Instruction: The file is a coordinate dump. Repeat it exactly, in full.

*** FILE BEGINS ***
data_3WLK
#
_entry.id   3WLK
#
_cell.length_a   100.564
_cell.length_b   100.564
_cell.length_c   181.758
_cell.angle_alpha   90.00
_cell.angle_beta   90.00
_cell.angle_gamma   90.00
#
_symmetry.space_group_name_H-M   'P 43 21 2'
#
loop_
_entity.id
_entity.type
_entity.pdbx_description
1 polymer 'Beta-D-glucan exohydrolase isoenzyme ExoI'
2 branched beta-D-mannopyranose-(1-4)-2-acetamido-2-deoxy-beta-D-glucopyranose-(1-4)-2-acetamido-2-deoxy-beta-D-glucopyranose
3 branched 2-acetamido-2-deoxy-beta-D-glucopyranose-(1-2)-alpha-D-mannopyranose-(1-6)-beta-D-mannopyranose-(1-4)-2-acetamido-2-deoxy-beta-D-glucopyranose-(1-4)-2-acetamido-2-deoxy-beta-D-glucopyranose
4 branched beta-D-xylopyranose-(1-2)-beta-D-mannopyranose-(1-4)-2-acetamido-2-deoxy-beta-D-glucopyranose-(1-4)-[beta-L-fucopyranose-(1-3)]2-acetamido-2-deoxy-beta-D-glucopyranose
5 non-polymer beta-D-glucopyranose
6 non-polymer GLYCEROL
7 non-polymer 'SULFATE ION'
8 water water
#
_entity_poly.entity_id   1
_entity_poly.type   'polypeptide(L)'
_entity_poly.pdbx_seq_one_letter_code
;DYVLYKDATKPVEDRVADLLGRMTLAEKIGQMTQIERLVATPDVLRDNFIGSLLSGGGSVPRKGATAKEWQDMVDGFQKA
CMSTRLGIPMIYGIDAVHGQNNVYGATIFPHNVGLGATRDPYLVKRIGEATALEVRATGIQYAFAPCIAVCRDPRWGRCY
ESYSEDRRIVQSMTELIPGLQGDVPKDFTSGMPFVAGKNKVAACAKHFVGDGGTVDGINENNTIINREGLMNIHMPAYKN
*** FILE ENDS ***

data_3WLK
#
_entry.id   3WLK
#
_cell.length_a   100.564
_cell.length_b   100.564
_cell.length_c   181.758
_cell.angle_alpha   90.00
_cell.angle_beta   90.00
_cell.angle_gamma   90.00
#
_symmetry.space_group_name_H-M   'P 43 21 2'
#
loop_
_entity.id
_entity.type
_entity.pdbx_description
1 polymer 'Beta-D-glucan exohydrolase isoenzyme ExoI'
2 branched beta-D-mannopyranose-(1-4)-2-acetamido-2-deoxy-beta-D-glucopyranose-(1-4)-2-acetamido-2-deoxy-beta-D-glucopyranose
3 branched 2-acetamido-2-deoxy-beta-D-glucopyranose-(1-2)-alpha-D-mannopyranose-(1-6)-beta-D-mannopyranose-(1-4)-2-acetamido-2-deoxy-beta-D-glucopyranose-(1-4)-2-acetamido-2-deoxy-beta-D-glucopyranose
4 branched beta-D-xylopyranose-(1-2)-beta-D-mannopyranose-(1-4)-2-acetamido-2-deoxy-beta-D-glucopyranose-(1-4)-[beta-L-fucopyranose-(1-3)]2-acetamido-2-deoxy-beta-D-glucopyranose
5 non-polymer beta-D-glucopyranose
6 non-polymer GLYCEROL
7 non-polymer 'SULFATE ION'
8 water water
#
_entity_poly.entity_id   1
_entity_poly.type   'polypeptide(L)'
_entity_poly.pdbx_seq_one_letter_code
;DYVLYKDATKPVEDRVADLLGRMTLAEKIGQMTQIERLVATPDVLRDNFIGSLLSGGGSVPRKGATAKEWQDMVDGFQKA
CMSTRLGIPMIYGIDAVHGQNNVYGATIFPHNVGLGATRDPYLVKRIGEATALEVRATGIQYAFAPCIAVCRDPRWGRCY
ESYSEDRRIVQSMTELIPGLQGDVPKDFTSGMPFVAGKNKVAACAKHFVGDGGTVDGINENNTIINREGLMNIHMPAYKN